There is no disagreement between the parties with respect to the correct location on the ground of the Marie claim. The professional surveyors for both parties agree. Defendants' surveyor, Mr. Alan Means, prepared a map (Ex. 64). It shows the Marie claim and associated claims situated in Sections 21, 22, 27 and 28 T 20 N R 47 E, as follows: *436

Plaintiff's engineer, James J. Owens, also platted the location of the Marie claim (Ex. 93). Both used a scale of 1" = 500 feet. When one chart is superimposed on the other, the substantial coincidence of the boundaries of the claim is demonstrated.

Also, there is no dispute between the parties (except for plaintiff's specious contention that the claim located by Nalder and Hammon was truly situated in Section 21) with respect to the actual physical location of the Marie claim on the ground. The twenty acres comprising the Marie claim are situated at the site of the old "King Diggings" (called by plaintiff the lower pit) which had been excavated by one Ralph King pursuant to an unperfected mining claim location made on February 19, 1972.

The dispute in this case arises because of plaintiff's contention that the Windy claims four claims laid contiguously end to end and tied to a government survey marker, the quarter section marker between Sections 27 and 28, each location claiming a length of 1,500 feet and a width of 600 feet for each claim, if resurveyed do in fact encompass the area occupied by the Marie claim. The claimed conflict is between Windy No. 4 and the Marie claim, and is demonstrated by plats prepared by plaintiff's engineers.

Defendants assert in opposition that Windy claims 1 through 4, as located on the ground by Hendrix and Hodges, did not in fact extend into Section 22 and did not conflict with the location of the Marie claim. Engineer Alan Means prepared Exhibit 66 which illustrates his reconstruction of the correct location of the Windy claims as monumented on the ground.

Defendants suggest as reasons for the discrepancy between the Hendrix and Hodges recorded map of the placement of their claims and the monumented claims on the ground, that in surveying the course of the claims they made no adjustment for magnetic declination (17½°) and in measuring the size of each claim they used a 100 *437 foot rope. The claims are located in rough, mountainous country and measurement of distances by rope walking up and down ridges and ravines would result in shorter claims than the allowable length of 1,500 feet as compared with the airline measurement used by plaintiff and his engineers in replatting the claims. These reasons are appealing.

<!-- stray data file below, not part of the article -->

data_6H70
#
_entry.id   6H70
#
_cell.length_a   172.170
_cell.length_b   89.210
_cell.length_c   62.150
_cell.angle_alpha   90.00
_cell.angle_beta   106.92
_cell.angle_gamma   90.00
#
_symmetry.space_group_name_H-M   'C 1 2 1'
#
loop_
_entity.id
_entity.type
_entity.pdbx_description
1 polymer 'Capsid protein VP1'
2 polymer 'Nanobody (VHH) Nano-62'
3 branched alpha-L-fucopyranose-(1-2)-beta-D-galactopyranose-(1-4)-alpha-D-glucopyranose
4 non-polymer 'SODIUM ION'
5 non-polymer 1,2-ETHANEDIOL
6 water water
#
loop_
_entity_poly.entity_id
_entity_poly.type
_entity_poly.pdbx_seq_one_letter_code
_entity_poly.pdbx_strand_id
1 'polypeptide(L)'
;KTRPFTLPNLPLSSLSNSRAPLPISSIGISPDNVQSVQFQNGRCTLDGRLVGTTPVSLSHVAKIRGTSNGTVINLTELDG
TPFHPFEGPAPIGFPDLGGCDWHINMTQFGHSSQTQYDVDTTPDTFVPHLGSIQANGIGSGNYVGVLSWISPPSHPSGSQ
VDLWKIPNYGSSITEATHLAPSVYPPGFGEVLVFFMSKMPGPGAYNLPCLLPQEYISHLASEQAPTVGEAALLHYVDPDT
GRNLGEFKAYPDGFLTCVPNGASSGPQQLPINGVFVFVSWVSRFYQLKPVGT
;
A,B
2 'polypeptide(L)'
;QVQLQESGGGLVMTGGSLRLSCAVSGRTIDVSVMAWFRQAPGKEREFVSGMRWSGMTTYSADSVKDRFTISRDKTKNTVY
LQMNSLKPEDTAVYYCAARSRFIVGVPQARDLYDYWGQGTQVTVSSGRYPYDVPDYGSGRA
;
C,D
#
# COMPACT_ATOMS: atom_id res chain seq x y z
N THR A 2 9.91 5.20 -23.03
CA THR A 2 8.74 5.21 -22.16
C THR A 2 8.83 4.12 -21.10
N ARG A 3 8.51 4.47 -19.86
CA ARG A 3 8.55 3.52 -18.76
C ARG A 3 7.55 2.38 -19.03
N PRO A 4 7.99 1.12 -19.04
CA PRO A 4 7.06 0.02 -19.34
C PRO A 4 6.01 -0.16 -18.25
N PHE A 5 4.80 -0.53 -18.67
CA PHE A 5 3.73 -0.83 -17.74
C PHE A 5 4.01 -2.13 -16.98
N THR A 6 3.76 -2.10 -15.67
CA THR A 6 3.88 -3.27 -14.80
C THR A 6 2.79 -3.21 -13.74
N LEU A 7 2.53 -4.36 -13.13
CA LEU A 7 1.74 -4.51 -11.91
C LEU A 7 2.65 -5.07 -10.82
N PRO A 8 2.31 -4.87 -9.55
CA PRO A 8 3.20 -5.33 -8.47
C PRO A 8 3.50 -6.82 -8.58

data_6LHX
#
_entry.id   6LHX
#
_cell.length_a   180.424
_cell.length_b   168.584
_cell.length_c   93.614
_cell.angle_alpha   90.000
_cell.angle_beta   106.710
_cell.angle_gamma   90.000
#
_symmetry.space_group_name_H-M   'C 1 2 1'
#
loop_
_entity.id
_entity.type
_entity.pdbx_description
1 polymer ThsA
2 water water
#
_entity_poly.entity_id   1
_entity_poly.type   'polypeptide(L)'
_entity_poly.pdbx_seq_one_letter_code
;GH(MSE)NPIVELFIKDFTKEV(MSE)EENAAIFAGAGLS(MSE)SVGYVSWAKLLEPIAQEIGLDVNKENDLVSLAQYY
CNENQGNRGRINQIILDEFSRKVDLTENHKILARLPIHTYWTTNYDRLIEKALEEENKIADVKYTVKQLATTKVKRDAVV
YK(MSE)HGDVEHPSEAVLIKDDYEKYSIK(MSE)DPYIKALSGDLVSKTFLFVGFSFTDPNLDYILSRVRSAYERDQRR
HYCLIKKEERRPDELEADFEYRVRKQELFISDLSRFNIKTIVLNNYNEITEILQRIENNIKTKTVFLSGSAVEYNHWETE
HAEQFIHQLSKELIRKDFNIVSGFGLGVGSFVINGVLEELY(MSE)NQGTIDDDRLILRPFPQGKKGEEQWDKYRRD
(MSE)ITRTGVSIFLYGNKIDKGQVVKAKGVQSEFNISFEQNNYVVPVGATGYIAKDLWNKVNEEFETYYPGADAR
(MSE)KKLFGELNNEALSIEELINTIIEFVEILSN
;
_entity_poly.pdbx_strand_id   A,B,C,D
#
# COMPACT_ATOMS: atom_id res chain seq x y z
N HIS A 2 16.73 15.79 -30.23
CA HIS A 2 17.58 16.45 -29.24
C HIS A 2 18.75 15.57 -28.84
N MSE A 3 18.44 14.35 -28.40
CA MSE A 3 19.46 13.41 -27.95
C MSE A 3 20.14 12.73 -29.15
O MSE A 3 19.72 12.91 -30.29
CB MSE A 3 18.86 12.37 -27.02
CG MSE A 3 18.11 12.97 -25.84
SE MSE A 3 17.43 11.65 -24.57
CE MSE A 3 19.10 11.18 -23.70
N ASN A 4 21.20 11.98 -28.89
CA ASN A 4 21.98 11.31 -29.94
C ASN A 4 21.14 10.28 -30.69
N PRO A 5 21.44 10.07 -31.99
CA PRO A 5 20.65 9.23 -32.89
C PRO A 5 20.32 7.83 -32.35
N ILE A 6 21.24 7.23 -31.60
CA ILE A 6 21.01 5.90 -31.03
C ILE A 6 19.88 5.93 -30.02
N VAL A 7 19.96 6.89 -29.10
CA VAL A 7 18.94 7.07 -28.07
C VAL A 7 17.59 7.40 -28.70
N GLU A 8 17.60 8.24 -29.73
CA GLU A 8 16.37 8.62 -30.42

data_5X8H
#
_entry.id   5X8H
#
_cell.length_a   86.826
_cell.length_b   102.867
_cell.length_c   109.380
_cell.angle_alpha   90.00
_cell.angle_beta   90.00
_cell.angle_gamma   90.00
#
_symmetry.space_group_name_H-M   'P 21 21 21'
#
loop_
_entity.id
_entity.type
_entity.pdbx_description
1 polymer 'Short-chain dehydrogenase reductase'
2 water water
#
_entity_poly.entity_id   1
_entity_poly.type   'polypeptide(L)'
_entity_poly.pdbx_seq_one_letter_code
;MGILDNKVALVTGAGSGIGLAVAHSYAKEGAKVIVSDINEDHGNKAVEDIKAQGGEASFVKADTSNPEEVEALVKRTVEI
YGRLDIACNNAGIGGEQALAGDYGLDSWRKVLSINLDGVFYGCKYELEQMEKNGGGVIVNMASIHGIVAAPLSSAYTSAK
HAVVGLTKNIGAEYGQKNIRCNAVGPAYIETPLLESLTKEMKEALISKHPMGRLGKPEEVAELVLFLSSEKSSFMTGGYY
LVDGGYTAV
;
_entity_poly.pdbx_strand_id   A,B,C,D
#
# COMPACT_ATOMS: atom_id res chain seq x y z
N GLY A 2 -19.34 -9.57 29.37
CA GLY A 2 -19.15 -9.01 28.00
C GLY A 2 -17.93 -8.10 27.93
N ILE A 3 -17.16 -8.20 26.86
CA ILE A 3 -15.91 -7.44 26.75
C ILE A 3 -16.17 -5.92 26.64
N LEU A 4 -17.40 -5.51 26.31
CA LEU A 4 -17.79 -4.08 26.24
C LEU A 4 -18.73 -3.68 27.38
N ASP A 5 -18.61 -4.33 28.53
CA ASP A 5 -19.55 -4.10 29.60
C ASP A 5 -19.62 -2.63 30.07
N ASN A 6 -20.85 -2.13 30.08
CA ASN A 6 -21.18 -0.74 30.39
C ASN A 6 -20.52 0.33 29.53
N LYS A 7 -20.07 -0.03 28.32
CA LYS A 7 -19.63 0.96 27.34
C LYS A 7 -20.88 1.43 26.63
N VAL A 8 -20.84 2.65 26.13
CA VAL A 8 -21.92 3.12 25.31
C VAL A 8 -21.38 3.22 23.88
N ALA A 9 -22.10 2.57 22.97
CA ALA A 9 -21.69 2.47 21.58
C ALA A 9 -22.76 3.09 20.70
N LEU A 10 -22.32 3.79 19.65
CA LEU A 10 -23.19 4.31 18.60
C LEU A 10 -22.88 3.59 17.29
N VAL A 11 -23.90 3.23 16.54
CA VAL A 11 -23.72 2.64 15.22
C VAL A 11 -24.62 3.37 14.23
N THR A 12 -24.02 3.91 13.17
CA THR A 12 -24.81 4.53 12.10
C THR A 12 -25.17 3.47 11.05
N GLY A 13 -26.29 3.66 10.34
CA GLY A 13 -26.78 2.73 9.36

The most persuasive evidence is the testimony of the original locators of the claims. Eugene Hodges testified by deposition. Warren Hendrix testified at the trial. Hodges' testimony is not very clear inasmuch as he couldn't remember much about the monumentation of the Windy claims, but he was positive that the claims followed the ridge and most location monuments were near the top of the ridge, that they used a compass and rope, that Hendrix prepared the map, and that he visited the claims with Lombardo before Lombardo bought them, and while standing on Windy No. 4, they looked down the mountain at the King Diggings and Hodges told Lombardo that was Ralph King's property.

Warren Hendrix' testimony was more specific. They used a compass and rope and made no adjustment for magnetic declination. The King pit was 400 to 600 feet north of the north end line of Windy No. 4. On a photograph, Ex. 25, he marked the north end line of Windy No. 4. The Windy claims followed the ridge and corner posts were built on each side of the ridge. He had recently visited the property and saw the posts for the Marie claim and that claim was north of Windy No. 4 as he and Hodges had located it.

Both Nalder and Hammon, the locators of the Marie claim, testified. When they monumented the claim they saw no other posts except that Hammon saw two posts about 800 feet south of the Marie claim and that later Hendrix told him that those were Hendrix's posts.

From the foregoing evidence, the court finds that the location map recorded by Hendrix and Hodges (Ex. 5, also yellow area, Ex. 66) does not correctly define the boundaries of the Windy claims as located on the ground; that Windy No. 4, as located on the ground, did not encroach on the Marie claim as located by Nalder and Hammon, and that Lombardo knew these facts at the time he purchased the Windy claims.

 
Plaintiff's suit is barred by the Nevada Statute of Limitations.